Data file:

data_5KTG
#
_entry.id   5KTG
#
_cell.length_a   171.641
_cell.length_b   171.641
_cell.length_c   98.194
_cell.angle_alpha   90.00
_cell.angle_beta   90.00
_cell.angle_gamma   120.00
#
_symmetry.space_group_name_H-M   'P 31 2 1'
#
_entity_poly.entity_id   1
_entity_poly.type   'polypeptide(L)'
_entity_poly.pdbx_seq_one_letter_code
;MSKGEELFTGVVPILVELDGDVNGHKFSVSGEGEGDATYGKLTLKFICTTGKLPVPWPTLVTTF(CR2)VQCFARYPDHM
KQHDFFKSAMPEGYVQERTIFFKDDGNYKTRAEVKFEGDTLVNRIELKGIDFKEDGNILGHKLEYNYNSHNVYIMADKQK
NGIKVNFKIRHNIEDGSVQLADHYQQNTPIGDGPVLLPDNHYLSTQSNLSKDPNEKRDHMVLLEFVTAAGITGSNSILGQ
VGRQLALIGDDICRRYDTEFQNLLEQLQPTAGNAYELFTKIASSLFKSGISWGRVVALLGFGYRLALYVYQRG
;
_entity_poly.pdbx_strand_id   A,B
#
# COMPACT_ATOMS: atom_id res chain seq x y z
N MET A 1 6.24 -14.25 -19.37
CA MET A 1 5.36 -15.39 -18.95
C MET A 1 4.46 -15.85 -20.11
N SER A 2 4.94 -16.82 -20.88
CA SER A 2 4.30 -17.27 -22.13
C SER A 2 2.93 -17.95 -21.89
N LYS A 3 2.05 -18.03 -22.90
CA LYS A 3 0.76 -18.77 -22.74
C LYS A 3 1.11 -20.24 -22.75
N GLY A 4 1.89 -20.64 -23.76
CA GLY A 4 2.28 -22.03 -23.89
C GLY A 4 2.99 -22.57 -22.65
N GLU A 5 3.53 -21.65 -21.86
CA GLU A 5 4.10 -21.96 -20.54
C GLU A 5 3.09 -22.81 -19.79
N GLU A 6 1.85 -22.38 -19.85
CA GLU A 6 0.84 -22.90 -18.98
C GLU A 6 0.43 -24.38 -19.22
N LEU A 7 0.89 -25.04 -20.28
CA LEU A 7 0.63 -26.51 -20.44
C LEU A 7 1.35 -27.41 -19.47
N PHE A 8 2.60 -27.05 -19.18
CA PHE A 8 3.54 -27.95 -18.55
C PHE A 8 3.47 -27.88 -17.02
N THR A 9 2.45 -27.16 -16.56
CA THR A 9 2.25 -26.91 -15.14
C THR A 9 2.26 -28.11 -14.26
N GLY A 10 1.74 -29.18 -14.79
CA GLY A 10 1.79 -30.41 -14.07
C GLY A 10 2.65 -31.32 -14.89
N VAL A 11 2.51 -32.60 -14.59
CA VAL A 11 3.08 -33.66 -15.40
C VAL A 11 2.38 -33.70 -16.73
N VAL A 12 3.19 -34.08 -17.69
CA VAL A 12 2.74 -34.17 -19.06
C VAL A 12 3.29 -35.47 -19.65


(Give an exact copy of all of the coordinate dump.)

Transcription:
data_5KTG
#
_entry.id   5KTG
#
_cell.length_a   171.641
_cell.length_b   171.641
_cell.length_c   98.194
_cell.angle_alpha   90.00
_cell.angle_beta   90.00
_cell.angle_gamma   120.00
#
_symmetry.space_group_name_H-M   'P 31 2 1'
#
_entity_poly.entity_id   1
_entity_poly.type   'polypeptide(L)'
_entity_poly.pdbx_seq_one_letter_code
;MSKGEELFTGVVPILVELDGDVNGHKFSVSGEGEGDATYGKLTLKFICTTGKLPVPWPTLVTTF(CR2)VQCFARYPDHM
KQHDFFKSAMPEGYVQERTIFFKDDGNYKTRAEVKFEGDTLVNRIELKGIDFKEDGNILGHKLEYNYNSHNVYIMADKQK
NGIKVNFKIRHNIEDGSVQLADHYQQNTPIGDGPVLLPDNHYLSTQSNLSKDPNEKRDHMVLLEFVTAAGITGSNSILGQ
VGRQLALIGDDICRRYDTEFQNLLEQLQPTAGNAYELFTKIASSLFKSGISWGRVVALLGFGYRLALYVYQRG
;
_entity_poly.pdbx_strand_id   A,B
#
# COMPACT_ATOMS: atom_id res chain seq x y z
N MET A 1 6.24 -14.25 -19.37
CA MET A 1 5.36 -15.39 -18.95
C MET A 1 4.46 -15.85 -20.11
N SER A 2 4.94 -16.82 -20.88
CA SER A 2 4.30 -17.27 -22.13
C SER A 2 2.93 -17.95 -21.89
N LYS A 3 2.05 -18.03 -22.90
CA LYS A 3 0.76 -18.77 -22.74
C LYS A 3 1.11 -20.24 -22.75
N GLY A 4 1.89 -20.64 -23.76
CA GLY A 4 2.28 -22.03 -23.89
C GLY A 4 2.99 -22.57 -22.65
N GLU A 5 3.53 -21.65 -21.86
CA GLU A 5 4.10 -21.96 -20.54
C GLU A 5 3.09 -22.81 -19.79
N GLU A 6 1.85 -22.38 -19.85
CA GLU A 6 0.84 -22.90 -18.98
C GLU A 6 0.43 -24.38 -19.22
N LEU A 7 0.89 -25.04 -20.28
CA LEU A 7 0.63 -26.51 -20.44
C LEU A 7 1.35 -27.41 -19.47
N PHE A 8 2.60 -27.05 -19.18
CA PHE A 8 3.54 -27.95 -18.55
C PHE A 8 3.47 -27.88 -17.02
N THR A 9 2.45 -27.16 -16.56
CA THR A 9 2.25 -26.91 -15.14
C THR A 9 2.26 -28.11 -14.26
N GLY A 10 1.74 -29.18 -14.79
CA GLY A 10 1.79 -30.41 -14.07
C GLY A 10 2.65 -31.32 -14.89
N VAL A 11 2.51 -32.60 -14.59
CA VAL A 11 3.08 -33.66 -15.40
C VAL A 11 2.38 -33.70 -16.73
N VAL A 12 3.19 -34.08 -17.69
CA VAL A 12 2.74 -34.17 -19.06
C VAL A 12 3.29 -35.47 -19.65